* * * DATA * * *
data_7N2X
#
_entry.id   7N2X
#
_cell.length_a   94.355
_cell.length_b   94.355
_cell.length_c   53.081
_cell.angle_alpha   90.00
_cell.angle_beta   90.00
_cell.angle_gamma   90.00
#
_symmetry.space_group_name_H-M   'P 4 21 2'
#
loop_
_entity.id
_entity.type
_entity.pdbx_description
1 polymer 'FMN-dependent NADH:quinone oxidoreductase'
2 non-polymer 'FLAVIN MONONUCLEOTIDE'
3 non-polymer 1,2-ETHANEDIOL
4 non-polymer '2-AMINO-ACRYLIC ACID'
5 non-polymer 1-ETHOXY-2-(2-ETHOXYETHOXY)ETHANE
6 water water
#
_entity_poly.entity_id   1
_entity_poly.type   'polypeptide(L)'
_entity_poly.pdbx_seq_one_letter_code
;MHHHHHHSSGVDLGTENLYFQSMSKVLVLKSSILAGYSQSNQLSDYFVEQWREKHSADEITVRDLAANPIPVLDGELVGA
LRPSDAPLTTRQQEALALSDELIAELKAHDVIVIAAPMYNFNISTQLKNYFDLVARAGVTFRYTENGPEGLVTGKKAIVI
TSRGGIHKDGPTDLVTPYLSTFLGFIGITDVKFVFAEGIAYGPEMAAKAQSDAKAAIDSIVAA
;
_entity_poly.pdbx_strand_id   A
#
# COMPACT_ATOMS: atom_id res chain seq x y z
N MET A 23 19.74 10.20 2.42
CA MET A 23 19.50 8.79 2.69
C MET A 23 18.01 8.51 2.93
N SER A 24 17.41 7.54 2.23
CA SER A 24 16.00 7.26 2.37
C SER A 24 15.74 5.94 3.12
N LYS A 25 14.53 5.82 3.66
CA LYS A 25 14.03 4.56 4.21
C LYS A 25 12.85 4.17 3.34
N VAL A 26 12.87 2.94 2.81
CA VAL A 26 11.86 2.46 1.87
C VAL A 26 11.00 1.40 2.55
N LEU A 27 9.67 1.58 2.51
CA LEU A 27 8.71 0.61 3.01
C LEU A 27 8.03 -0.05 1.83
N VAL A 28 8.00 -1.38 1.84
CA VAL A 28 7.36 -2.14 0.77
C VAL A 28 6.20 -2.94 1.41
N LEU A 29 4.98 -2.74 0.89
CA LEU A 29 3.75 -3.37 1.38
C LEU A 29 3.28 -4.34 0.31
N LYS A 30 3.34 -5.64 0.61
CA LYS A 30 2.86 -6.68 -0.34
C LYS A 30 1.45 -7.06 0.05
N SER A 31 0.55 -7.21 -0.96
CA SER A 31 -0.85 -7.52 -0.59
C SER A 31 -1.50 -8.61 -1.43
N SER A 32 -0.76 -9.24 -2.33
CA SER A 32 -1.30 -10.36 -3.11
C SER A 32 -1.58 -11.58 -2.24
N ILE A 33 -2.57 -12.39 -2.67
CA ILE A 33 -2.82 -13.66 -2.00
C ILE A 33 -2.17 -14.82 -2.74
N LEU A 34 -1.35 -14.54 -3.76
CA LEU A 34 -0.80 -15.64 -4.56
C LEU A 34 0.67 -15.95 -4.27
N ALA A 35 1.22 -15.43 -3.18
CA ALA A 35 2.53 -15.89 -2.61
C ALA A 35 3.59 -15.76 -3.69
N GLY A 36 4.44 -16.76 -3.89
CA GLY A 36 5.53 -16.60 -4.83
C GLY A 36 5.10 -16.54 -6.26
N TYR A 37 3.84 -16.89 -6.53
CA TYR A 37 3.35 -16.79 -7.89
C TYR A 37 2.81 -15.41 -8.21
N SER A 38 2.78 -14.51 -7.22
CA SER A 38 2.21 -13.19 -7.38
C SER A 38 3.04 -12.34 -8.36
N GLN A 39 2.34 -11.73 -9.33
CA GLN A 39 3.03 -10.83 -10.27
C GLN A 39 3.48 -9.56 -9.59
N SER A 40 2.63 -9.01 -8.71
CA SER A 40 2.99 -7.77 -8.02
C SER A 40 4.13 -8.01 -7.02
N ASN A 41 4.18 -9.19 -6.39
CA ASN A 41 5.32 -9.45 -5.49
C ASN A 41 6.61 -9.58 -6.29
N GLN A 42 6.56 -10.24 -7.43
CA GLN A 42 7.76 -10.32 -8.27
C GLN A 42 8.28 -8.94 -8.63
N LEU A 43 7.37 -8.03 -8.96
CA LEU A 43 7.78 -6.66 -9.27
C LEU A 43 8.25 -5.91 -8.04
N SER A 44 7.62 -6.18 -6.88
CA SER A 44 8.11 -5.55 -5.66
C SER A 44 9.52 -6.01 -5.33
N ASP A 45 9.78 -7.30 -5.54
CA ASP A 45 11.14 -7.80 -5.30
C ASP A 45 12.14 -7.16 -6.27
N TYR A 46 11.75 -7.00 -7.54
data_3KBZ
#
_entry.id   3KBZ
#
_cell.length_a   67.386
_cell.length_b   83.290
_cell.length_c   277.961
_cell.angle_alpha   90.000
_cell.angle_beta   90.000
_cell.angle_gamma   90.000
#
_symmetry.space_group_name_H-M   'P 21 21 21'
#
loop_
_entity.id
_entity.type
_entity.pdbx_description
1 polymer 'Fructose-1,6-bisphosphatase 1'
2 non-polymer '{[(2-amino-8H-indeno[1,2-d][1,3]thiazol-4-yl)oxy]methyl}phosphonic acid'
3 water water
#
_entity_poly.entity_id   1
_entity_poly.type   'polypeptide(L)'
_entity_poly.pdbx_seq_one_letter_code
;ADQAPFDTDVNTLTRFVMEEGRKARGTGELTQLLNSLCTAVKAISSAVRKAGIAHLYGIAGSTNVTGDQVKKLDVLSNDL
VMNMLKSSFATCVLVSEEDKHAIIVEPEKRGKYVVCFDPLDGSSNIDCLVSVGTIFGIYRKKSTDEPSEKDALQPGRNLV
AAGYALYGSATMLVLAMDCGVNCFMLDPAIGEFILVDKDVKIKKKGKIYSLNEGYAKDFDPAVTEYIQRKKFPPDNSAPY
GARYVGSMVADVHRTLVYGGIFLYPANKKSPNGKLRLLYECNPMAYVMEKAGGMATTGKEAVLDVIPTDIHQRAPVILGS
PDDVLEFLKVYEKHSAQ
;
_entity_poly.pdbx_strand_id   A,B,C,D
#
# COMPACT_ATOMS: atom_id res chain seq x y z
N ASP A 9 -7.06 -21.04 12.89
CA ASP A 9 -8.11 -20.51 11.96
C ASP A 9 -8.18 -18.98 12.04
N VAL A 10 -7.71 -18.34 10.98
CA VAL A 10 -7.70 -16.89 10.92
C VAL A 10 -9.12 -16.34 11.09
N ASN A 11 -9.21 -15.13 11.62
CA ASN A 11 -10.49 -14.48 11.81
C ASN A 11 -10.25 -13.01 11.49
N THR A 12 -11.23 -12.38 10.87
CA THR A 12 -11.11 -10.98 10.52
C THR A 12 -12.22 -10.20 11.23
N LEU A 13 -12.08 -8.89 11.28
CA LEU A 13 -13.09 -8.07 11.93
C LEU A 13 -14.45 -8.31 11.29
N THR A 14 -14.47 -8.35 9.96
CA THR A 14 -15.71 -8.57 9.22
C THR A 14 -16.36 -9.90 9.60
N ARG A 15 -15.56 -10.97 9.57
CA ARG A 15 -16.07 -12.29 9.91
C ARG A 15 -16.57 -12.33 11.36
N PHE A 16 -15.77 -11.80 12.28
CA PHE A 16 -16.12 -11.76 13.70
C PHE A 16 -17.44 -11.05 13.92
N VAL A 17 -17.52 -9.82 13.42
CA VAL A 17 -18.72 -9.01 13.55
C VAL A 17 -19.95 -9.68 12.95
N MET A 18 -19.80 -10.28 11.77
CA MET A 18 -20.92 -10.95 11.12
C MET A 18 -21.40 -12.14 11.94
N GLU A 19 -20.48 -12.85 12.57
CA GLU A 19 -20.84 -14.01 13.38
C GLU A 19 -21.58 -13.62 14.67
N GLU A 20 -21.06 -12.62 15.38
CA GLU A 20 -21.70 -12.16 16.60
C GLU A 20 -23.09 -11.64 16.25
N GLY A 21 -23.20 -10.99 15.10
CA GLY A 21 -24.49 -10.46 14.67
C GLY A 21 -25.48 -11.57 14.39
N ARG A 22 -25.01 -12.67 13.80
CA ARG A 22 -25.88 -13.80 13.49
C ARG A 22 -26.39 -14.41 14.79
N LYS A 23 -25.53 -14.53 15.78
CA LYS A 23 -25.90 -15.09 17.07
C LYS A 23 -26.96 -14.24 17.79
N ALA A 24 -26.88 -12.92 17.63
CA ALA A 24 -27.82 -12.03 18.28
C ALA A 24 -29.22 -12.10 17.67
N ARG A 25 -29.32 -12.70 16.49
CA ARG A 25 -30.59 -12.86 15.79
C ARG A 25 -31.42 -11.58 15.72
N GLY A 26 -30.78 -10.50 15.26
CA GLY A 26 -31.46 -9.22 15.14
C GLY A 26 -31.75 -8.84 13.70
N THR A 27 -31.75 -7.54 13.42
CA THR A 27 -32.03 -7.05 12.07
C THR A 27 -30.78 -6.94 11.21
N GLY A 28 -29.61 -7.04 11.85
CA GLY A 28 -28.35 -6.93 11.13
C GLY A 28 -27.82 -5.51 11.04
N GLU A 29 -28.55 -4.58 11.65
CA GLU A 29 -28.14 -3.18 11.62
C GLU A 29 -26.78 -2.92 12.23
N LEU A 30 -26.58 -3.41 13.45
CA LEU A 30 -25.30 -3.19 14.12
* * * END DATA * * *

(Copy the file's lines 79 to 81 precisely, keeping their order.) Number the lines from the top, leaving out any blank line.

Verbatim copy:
C TYR A 37 2.81 -15.41 -8.21
N SER A 38 2.78 -14.51 -7.22
CA SER A 38 2.21 -13.19 -7.38